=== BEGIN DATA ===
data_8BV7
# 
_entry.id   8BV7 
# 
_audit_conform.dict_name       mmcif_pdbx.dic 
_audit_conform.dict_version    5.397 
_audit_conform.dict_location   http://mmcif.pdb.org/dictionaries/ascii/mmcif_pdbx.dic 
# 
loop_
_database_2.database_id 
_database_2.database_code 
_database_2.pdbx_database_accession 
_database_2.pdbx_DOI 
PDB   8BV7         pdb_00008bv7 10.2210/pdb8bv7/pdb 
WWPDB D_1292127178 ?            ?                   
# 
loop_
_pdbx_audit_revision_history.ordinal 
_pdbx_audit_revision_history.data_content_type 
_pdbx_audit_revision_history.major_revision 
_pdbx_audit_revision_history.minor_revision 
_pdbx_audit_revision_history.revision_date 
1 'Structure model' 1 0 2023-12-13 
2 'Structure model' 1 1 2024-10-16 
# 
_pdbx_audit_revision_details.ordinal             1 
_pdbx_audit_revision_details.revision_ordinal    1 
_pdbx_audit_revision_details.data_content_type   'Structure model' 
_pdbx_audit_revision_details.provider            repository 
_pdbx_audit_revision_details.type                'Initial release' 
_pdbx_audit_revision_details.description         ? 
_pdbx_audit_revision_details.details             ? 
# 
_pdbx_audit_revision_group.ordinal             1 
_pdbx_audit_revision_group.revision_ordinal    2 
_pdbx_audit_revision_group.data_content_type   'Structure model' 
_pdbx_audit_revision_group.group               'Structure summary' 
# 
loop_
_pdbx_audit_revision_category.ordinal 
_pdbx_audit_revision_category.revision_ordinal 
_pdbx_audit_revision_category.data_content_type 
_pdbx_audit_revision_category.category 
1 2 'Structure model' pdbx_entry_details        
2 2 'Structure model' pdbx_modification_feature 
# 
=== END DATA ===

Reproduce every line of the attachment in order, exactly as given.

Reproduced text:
data_8BV7
# 
_entry.id   8BV7 
# 
_audit_conform.dict_name       mmcif_pdbx.dic 
_audit_conform.dict_version    5.397 
_audit_conform.dict_location   http://mmcif.pdb.org/dictionaries/ascii/mmcif_pdbx.dic 
# 
loop_
_database_2.database_id 
_database_2.database_code 
_database_2.pdbx_database_accession 
_database_2.pdbx_DOI 
PDB   8BV7         pdb_00008bv7 10.2210/pdb8bv7/pdb 
WWPDB D_1292127178 ?            ?                   
# 
loop_
_pdbx_audit_revision_history.ordinal 
_pdbx_audit_revision_history.data_content_type 
_pdbx_audit_revision_history.major_revision 
_pdbx_audit_revision_history.minor_revision 
_pdbx_audit_revision_history.revision_date 
1 'Structure model' 1 0 2023-12-13 
2 'Structure model' 1 1 2024-10-16 
# 
_pdbx_audit_revision_details.ordinal             1 
_pdbx_audit_revision_details.revision_ordinal    1 
_pdbx_audit_revision_details.data_content_type   'Structure model' 
_pdbx_audit_revision_details.provider            repository 
_pdbx_audit_revision_details.type                'Initial release' 
_pdbx_audit_revision_details.description         ? 
_pdbx_audit_revision_details.details             ? 
# 
_pdbx_audit_revision_group.ordinal             1 
_pdbx_audit_revision_group.revision_ordinal    2 
_pdbx_audit_revision_group.data_content_type   'Structure model' 
_pdbx_audit_revision_group.group               'Structure summary' 
# 
loop_
_pdbx_audit_revision_category.ordinal 
_pdbx_audit_revision_category.revision_ordinal 
_pdbx_audit_revision_category.data_content_type 
_pdbx_audit_revision_category.category 
1 2 'Structure model' pdbx_entry_details        
2 2 'Structure model' pdbx_modification_feature 
# 